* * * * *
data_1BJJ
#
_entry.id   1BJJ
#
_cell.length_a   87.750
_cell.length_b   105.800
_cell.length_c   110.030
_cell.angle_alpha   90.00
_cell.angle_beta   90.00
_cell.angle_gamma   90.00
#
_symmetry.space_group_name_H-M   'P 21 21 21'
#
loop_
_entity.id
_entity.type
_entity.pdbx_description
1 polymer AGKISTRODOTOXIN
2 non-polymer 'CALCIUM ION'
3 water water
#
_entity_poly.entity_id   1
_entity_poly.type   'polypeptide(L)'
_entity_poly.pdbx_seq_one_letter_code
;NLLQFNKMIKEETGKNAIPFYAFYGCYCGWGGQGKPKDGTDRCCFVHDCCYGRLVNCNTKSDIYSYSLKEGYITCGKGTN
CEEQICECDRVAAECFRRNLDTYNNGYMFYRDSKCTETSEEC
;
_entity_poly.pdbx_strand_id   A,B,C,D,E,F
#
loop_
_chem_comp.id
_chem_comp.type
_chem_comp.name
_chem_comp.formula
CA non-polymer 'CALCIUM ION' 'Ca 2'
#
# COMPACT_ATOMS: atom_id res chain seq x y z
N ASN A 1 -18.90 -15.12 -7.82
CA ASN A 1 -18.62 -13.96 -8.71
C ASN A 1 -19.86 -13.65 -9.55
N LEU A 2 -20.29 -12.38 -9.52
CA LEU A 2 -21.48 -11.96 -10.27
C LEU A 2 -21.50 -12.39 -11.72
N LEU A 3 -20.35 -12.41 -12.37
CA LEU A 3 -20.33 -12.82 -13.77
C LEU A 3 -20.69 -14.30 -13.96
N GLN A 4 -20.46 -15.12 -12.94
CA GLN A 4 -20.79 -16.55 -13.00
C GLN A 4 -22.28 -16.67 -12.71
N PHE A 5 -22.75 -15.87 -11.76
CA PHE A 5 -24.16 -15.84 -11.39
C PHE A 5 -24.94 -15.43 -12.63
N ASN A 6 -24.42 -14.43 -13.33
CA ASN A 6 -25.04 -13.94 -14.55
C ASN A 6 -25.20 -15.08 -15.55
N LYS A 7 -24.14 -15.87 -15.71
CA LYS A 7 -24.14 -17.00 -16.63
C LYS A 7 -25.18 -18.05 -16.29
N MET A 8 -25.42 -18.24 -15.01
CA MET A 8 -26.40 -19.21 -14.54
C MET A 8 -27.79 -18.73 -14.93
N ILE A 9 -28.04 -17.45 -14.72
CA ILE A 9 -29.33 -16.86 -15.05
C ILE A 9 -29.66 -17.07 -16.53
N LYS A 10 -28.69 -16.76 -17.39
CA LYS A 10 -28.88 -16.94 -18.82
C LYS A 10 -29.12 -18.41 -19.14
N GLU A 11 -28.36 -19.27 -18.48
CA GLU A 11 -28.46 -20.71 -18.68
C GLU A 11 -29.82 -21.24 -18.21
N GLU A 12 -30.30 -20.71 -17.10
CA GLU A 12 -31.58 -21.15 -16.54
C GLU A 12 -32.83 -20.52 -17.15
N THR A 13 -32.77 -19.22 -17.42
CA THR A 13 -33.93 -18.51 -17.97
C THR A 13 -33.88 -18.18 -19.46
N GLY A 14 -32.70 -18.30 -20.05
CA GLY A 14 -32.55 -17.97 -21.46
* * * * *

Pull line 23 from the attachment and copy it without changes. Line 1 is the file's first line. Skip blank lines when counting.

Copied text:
_entity_poly.type   'polypeptide(L)'